10 Small Business Grants For Minorities – Forbes Advisor

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Less than 20% of U.S. employer businesses are minority-owned, according to the U.S. Census Bureau. Yet the owners of these 1.1 million minority-owned businesses often face heightened challenges when it comes to securing business funding.

In fact, Black entrepreneurs were three times less likely to apply for credit out of fear of loan denial, according to a paper by Duke University and the UNC Kenan Institute of Private Enterprise that found significant funding gaps between minority groups and white male business owners.

Securing grants—and minority grants in particular—is one solution that aims to help increase access to business funding for minority business owners. With grants, you don’t have to repay the funding your business receives, nor do you have to share a piece of your business with investors. However, because grants are such an attractive funding source, you’re likely to face a lot of competition during the application process.

Here are 10 small business grants for minority business owners.

1. Grants.gov

Grants.gov is one of the first resources you may want to look into for business grants—both minority grants and other opportunities. The database, maintained by the Office of Management and Budget (OMB), contains information about more than 1,000 federal grants. It also includes details about the eligibility requirements for each program.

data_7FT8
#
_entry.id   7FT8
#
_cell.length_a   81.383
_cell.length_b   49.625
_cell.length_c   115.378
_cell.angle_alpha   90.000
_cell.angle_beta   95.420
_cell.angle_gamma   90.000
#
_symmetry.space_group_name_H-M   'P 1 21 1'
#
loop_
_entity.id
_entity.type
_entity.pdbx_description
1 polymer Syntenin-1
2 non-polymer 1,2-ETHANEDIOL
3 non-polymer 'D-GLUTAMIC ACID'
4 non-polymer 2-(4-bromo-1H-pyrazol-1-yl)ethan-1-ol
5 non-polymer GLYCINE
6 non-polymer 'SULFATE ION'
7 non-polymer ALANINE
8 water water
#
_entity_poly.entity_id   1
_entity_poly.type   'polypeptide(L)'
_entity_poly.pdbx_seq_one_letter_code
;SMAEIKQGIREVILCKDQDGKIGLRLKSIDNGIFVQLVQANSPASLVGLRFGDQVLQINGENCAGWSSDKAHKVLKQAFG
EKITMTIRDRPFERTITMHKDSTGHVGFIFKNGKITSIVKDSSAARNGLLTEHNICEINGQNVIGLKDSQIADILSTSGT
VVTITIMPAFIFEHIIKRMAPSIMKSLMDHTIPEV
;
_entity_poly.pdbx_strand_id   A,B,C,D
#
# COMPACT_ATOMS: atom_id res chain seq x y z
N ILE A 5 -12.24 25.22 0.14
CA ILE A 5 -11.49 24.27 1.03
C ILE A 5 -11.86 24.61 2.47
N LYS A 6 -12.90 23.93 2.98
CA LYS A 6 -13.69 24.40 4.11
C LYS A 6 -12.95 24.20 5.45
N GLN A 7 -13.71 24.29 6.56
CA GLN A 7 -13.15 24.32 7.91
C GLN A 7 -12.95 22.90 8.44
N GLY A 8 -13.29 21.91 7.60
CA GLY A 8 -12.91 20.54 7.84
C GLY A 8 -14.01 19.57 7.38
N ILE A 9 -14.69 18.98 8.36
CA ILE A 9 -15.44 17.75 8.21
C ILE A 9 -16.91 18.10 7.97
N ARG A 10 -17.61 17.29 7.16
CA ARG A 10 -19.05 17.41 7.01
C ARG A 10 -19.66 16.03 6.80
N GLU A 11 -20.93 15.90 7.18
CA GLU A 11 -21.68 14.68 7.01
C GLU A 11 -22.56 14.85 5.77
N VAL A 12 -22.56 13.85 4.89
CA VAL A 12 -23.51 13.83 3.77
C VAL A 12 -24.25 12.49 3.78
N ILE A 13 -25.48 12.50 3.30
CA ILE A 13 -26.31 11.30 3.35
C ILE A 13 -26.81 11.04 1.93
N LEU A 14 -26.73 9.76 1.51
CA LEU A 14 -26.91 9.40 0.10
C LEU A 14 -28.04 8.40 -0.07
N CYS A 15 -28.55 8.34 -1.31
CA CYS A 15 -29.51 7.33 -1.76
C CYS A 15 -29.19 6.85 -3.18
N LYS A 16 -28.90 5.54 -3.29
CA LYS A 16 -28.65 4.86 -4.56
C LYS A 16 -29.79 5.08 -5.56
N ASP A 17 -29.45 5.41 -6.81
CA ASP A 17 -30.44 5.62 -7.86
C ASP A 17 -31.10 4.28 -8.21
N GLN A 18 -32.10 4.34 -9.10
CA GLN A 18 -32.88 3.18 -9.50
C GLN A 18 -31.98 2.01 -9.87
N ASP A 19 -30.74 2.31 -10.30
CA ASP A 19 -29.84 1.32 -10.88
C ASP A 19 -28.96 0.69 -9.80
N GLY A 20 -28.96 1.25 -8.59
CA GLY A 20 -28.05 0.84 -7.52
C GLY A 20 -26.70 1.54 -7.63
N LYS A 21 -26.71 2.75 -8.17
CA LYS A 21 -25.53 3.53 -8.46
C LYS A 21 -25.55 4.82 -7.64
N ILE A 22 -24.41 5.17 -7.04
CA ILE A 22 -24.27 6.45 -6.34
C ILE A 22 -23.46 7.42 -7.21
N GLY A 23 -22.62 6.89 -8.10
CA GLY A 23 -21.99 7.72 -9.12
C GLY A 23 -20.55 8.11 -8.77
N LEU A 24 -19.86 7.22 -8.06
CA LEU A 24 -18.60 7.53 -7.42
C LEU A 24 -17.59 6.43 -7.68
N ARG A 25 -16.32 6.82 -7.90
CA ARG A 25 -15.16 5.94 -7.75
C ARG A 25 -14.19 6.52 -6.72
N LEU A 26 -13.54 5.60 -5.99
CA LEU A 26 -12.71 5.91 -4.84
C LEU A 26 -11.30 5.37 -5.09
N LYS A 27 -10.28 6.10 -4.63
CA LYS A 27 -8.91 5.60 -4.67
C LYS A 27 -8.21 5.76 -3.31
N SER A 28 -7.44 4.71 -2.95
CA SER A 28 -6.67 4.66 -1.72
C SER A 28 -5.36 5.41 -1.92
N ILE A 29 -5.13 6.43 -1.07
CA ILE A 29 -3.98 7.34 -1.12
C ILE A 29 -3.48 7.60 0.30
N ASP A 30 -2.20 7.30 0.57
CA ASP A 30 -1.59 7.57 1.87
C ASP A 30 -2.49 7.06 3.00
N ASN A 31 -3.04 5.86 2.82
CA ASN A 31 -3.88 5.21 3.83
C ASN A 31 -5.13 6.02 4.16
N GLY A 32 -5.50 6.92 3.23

To apply for a grant through the Grants.gov system, you’ll need to first establish a Workspace account that you (and your team) use to access the system’s applications. Once you complete this step, you’ll be free to search for federal grants that align with your business goals and apply for those you believe are a good match for you.

2. USDA Rural Business Development Grants

The USDA Rural Business Development Grant (RBDG) is another federal resource that provides small rural businesses with funding, technical assistance and training. While there is no maximum grant amount, $10,000 to $500,000 is the standard RBDG award range.

To be eligible for this USDA grant, you must own a small rural business that earns less than $1 million per year (gross revenue) and has 50 new workers or less. If you believe your business may be eligible for funding, you can visit the USDA website for information on how to speak with a Business Program Specialist in your state. The specialist can give you guidance regarding the forms and applications you will need to complete.

3. FedEx Small Business Grant Contest

Many small businesses have struggled as a result of the Covid-19 pandemic. In response to the crisis, FedEx created the FedEx Small Business Grant Contest. For the year 2022, 10 small businesses (defined as having less than 100 employees) will receive one of the following grant award packages.

  • Grand Prize: Three winners will receive a $50,000 grant, $4,000 in FedEx Office credits (for business and print services) and more.